Barker v. Chanault et al.,, No. 3:2016cv05647 - Document 35 (N.D. Cal. 2017)

Court Description: ORDER GRANTING MOTION TO DISMISS by Hon. William Alsup granting 22 Motion to Dismiss. Motions due by 3/23/2017.(whalc1, COURT STAFF) (Filed on 3/13/2017)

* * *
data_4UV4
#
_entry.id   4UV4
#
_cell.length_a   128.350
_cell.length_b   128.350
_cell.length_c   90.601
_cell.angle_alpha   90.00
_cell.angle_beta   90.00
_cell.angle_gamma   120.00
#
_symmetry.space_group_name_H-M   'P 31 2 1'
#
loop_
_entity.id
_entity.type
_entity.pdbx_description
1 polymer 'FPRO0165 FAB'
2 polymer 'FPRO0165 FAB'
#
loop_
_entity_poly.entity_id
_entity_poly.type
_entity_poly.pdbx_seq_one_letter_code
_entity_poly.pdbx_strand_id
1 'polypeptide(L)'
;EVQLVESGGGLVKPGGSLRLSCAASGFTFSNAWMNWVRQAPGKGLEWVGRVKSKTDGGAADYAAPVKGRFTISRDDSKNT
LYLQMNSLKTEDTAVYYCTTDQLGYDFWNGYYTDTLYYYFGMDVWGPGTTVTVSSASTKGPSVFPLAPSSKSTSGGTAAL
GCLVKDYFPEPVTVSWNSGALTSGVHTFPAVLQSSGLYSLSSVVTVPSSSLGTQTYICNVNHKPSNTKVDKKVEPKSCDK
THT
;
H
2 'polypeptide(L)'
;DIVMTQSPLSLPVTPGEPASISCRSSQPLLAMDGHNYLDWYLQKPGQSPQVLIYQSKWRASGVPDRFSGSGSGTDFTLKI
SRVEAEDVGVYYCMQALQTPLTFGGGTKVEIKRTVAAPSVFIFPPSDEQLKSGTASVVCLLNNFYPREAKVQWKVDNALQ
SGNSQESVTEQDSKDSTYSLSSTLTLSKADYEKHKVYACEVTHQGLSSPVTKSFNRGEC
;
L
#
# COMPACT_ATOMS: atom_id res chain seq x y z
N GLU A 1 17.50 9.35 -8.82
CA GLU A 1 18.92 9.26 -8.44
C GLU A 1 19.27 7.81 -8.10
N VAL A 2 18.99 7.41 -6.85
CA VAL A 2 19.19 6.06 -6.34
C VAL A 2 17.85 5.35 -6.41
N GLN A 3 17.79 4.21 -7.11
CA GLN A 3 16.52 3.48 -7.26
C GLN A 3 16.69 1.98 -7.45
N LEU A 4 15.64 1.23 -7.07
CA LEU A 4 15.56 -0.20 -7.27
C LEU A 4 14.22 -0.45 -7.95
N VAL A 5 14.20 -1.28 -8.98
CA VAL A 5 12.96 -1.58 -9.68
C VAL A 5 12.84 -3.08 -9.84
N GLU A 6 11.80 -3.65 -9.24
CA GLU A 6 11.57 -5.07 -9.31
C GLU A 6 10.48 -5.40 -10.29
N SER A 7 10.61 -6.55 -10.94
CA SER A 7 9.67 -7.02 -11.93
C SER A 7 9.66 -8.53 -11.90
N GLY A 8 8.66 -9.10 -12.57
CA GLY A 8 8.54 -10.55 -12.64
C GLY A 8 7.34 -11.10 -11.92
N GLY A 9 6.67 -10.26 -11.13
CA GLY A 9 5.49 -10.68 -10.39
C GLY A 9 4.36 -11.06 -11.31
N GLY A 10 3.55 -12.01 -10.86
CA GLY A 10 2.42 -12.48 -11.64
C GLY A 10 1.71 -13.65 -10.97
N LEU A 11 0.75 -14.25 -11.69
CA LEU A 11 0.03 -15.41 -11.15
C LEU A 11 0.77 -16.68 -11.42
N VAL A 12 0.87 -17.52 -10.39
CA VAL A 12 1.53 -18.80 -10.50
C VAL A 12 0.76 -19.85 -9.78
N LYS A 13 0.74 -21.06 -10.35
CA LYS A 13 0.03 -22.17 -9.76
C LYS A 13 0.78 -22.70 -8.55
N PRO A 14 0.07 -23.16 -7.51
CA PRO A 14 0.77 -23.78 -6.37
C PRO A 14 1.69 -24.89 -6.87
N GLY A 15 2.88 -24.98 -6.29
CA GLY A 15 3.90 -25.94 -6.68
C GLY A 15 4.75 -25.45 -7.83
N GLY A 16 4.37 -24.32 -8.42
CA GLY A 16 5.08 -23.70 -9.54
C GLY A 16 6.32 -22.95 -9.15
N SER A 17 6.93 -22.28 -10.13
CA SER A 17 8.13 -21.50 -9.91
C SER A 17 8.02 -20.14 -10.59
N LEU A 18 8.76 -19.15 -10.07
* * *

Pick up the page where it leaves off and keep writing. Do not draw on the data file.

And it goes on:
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Barker v. Chanault et al., Doc. 35 1 2 3 4 5 6 IN THE UNITED STATES DISTRICT COURT 7 FOR THE NORTHERN DISTRICT OF CALIFORNIA 8 9 KENNETH BARKER, 11 For the Northern District of California United States District Court 10 Plaintiff, 12 13 14 15 No. C 16-05647 WHA v. KENNETH I. CHENAULT and AMERICAN EXPRESS COMPANY, ORDER GRANTING MOTION TO DISMISS Defendants. / 16 17 18 19 20 21 INTRODUCTION In this pro se action arising out of a fraudulent credit card scheme, the individual defendant moves to dismiss pursuant to Rule 12(b)(6). For the reasons stated below, the motion is GRANTED. STATEMENT Pro se plaintiff Kenneth Barker opened an American Express Platinum credit card account 22 with defendant American Express Company in May 2016. Barker signed up for this account based 23 on the representation that he would receive one hundred thousand membership rewards program 24 points if he spent three thousand dollars within three months of opening the account. This 25 representation became part of a fraudulent and deceitful scheme “to obtain new credit card accounts 26 based upon intentional misrepresentation, deception, and deceit” (Compl. ¶ 9). 27 28 Barker spent $3,694.12 in the requisite three-month period. This balance was made up of retail purchases, a gift card, and the membership fee for the credit card. He paid this balance on schedule with no penalties and received the promised one hundred thousand points in July 2016. 1 In August 2016, Barker received a letter from the account services department within 2 American Express notifying him that they were removing the one hundred thousand points after 3 noticing “point accrual redemption activity on [Barker’s] account that indicate[d] an effort to obtain 4 and use points in a manner that [was] not appropriate.” The letter cited the membership rewards 5 program’s terms and conditions that stated (Compl., Exh. 2): 6 [I]f you attempt to use or obtain points in a fraudulent way, we may: 7 8 • • • Take away all points in your program account, Cancel your program account, or Cancel any of your American Express Cards 9 Barker attempted to resolve the matter over the phone soon after receiving the letter. In his 10 conclusions that he inappropriately and fraudulently accrued membership points. For the Northern District of California United States District Court phone conversation, he “learned for the first time” that American Express was unable to support its 11 12 Subsequently, “Defendant” reported that Barker committed credit card fraud to “industry 13 wide credit bureaus” knowing these reports were false and damaging (Compl. ¶ 11). It is unclear 14 who Barker is referring to throughout the complaint when he uses “Defendant’s” and “Defendant.” 15 This order quotes the form used in the complaint in reciting Barker’s factual allegations. To 16 support the allegation that “Defendant” made reports to credit bureaus, Barker cites his account 17 statement that read (Compl., Exh. 1 at 3): 18 19 20 Credit Reporting: We may report information about your account to credit bureaus. Late payments, missed payments, or other defaults on your Account may be reflected in your credit report. 21 Three days after receiving the August 2016 letter and following his fruitless phone conversation, 22 Barker sent a claim letter to American Express’s “Executive Offices” and “Secretary Office” 23 (Compl., Exh. 3 at 1). He claimed the conclusions in the August 2016 letter were false, derogatory, 24 and defamatory and demanded American Express (1) rescind, void, and cancel the August 2016 25 letter; (2) restore the removed points; (3) “expunge any record of alleged fraud, and the other 26 hurtful and derogatory assertions that are set forth in the” August 2016 letter, his credit records, and 27 all other records on which the information is recorded or stored; (4) and apologize to him in writing 28 for the “arbitrary and capricious claims of fraud and malfeasance” (Compl., Exh. 3). 2 1 Barker did not receive a response before filing his complaint. “Defendant’s” fraudulent 2 inducement, false conclusions, and “arrogant refusal” to respond to his claim letter caused him 3 “grave emotional distress, and very severe turpitude, in the form of nervousness, anxiety, worry, 4 indignity, insomnia, sleeplessness, and recurrence of kidney stones” (Compl. ¶ 13). 5 Barker filed this action in October 2016, alleging six claims for relief against American 6 Express and its chief executive officer and chairman, Kenneth Chenault: (1) fraud in the 7 inducement, (2) fraud, (3) defamation, (4) damage to plaintiff’s credit rating, (5) intentional 8 infliction of emotional distress, and (6) “defendant’s false claims and conclusions place plaintiff’s 9 conduct in a false light.” The third through sixth claims for relief are based on the false statements 11 For the Northern District of California United States District Court 10 made in the August 2016 letter and claim damages in excess of one million dollars. American Express responded to Barker’s claim letter from September 2016 on the same day 12 he filed his complaint. Their response notified Barker that their decision remained the same (Pl.’s 13 Opp., Exh. 3). 14 In January 2017, American Express answered the complaint and Chenault now moves to 15 dismiss all of Barker’s claims against him for failure to sufficiently state a claim against him 16 individually. This order follows full briefing. Barker failed to appear for the hearing on this 17 motion. This Court waited forty minutes and called the motion once again. Barker was still absent. 18 Counsel for Chenault appeared at oral argument and was heard. 19 20 ANALYSIS To survive a Rule 12(b)(6) motion, “a complaint must contain sufficient factual matter, 21 accepted as true, to state a claim for relief that is plausible on its face.” Ashcroft v. Iqbal, 55 U.S. 22 662, 669 (2009). Barker must plead sufficient facts to create a plausible inference that he is entitled 23 to relief for all of his claims against each defendant. “[D]ismissal may be based on either a lack of 24 a cognizable legal theory or the absence of sufficient facts alleged under a cognizable legal theory.” 25 Johnson v. Riverside Healthcare Sys., 534 F.3d 1116, 1121 (9th Cir. 2008). 26 27 Chenault argues that Barker has not and cannot plead facts to support holding Chenault personally liable, as CEO, for American Express’s misconduct. 28 3 1 In California, “[d]irectors and officers of corporations are not rendered personally liable for 2 its torts merely because of their official positions, but they may be liable if they directly ordered, 3 authorized or participated in the tortious conduct.” Wyatt v. Union Mortgage Co., 24 Cal. 3d 773, 4 785 (1979). 5 Barker’s complaint advances no well-pled allegations that Chenault directly ordered, 6 authorized, or participated in the one hundred thousand point promotion, nor that Chenault knew it 7 to be a ploy that would not be honored. The complaint also lacks any well-pled allegation that 8 Chenault directly ordered, authorized, or participated in the misrepresentations in the August 2016 9 letter — a letter signed “American Express Account Services.” Indeed, it is implausible based on 11 For the Northern District of California United States District Court 10 12 13 these allegations that Chenault would have even seen the letter before it was sent to Barker. Barker’s current complaint thus fails to allege sufficient facts to plausibly infer Barker is entitled to relief against Chenault personally. Chenault’s motion to dismiss is GRANTED. Barker’s opposition argues Chenault generally authorizes and is ultimately responsible for 14 every action of American Express, by virtue of his CEO position. He claims that Chenault, as CEO 15 and chairman of American Express, has a duty to ensure every act on behalf of American Express is 16 in accord with “our Constitution, Laws, and the Covenant of Good Faith a [sic] Fair Dealing” (Pl.’s 17 Opp. at 9–10). Violation of this duty, “by either deliberate ignorance of the facts, and/or by his 18 willful blindness to deliberately remain ignorant,” results in personal liability for Chenault, 19 according to Barker (id. at 10). This theory fails to assert that Chenault directly ordered, 20 authorized, or participated in the alleged misconduct. 21 Barker’s opposition also calls for “piercing the corporate veil” to find claims of relief 22 against Chenault individually. In California, two conditions must be met before the corporate entity 23 is disregarded: (1) there must be such a unity of interest and ownership between the corporation 24 and the individual that their separateness no longer exists; and (2) if the acts are treated as those of 25 the corporation alone, an inequitable result will follow. Mesler v. Bragg Management Co., 39 Cal. 26 3d 290, 300 (1985). Factors used for establishing the first prong include the commingling of assets, 27 sole ownership of all the stock in a corporation by one individual, the use of the same office 28 4 1 location, employment of the same employees, and undercapitalization of the corporation. 2 Associated Vendors, Inc. v. Oakland Meat Co, Inc., 210 Cal. App. 2d 825, 838–41 (1962). 3 Barker’s allegations are insufficient to support either prong. Barker asserts Chenault and 4 American Express are no longer separate entities because Chenault’s compensation (which includes 5 significant stock options) and the profitability of American Express are tied together (Pl.’s Opp. at 6 11). Barker describes the situation of many corporate officers, and even ordinary corporate 7 employees, all over the country. This does not reach the level of unified interest contemplated by 8 the law. Indeed, Barker does not allege facts to support any of the factors considered under this 9 prong and it is implausible that he could. Barker fails on the second prong, too. He has not made any allegations that his rights will 11 For the Northern District of California United States District Court 10 be defeated by pursuing American Express alone for the wrongs it allegedly committed. He merely 12 alleges that Chenault will evade personal liability. That is not the right inquiry. Barker should 13 keep this in mind when he amends his complaint. 14 Relatedly, Chenault argues no plausible inference can be made of Barker’s entitlement to 15 relief against Chenault individually because Barker created significant confusion using the singular 16 possessive form of defendant, i.e., Defendant’s. Throughout the complaint, it is unclear whether 17 Barker meant to refer to both defendants or just one. Barker never alleges Chenault committed any 18 misconduct separately. He does, however, refer specifically to American Express on a few 19 occasions — most notably, when alleging American Express sent the August 2016 letter with the 20 false statements that underlie five of Barker’s six claims. 21 In his opposition, Barker maintains his singular use referred to by defendants. Barker 22 claims the entire complaint set forth specific factual allegations of both defendants’ misconduct and 23 that the claims for relief identified both as the wrongdoers. Neither of these arguments is supported 24 by what the complaint actually says. He also quotes the introduction to the complaint that says he 25 is suing Chenault and American Express “jointly and severally” for all six claims for relief. This 26 27 28 5 1 statement confuses the pleading standard. Simply alleging claims for relief is not enough, there 2 must be alleged facts to support them.* Barker’s failure to adequately allege personal liability, while failing to make any allegations 3 4 against Chenault individually are sufficient to GRANT this motion. It is unnecessary to reach the further shortfalls in Barker’s pleadings. Plaintiff should be 5 6 mindful, however, of Chenault’s remaining objections in the event he decides to amend his 7 complaint to cure the above deficiencies. CONCLUSION 8 For the reasons stated above, defendant Chenault’s motion to dismiss is GRANTED. 9 Barker may seek leave to amend the dismissed claims by a formal motion noticed on the 11 For the Northern District of California United States District Court 10 normal 35-day calendar by MARCH 23 AT NOON. Barker must plead his best case. His motion 12 should affirmatively demonstrate how the proposed first amended complaint corrects the 13 deficiencies identified in this order, as well as any others raised in Chenault’s motion but not 14 addressed herein. The motion should be accompanied by a redlined copy. Chenault must raise any 15 Rule 12 issues in response to Barker’s motion. Failure to timely file a motion seeking leave to 16 amend will result in dismissal of the action against Chenault. 17 IT IS SO ORDERED. 18 19 Dated: March 13, 2017. WILLIAM ALSUP UNITED STATES DISTRICT JUDGE 20 21 22 23 24 25 26 27 28 * In amending the complaint, Barker should be sure to use the plural possessive, Defendants’, when asserting something belongs to both defendants (e.g., “defendants’ representations” or “defendants’ misconduct”) and the standard plural form without an apostrophe, i.e., Defendants, when referring to actions carried out by both defendants. 6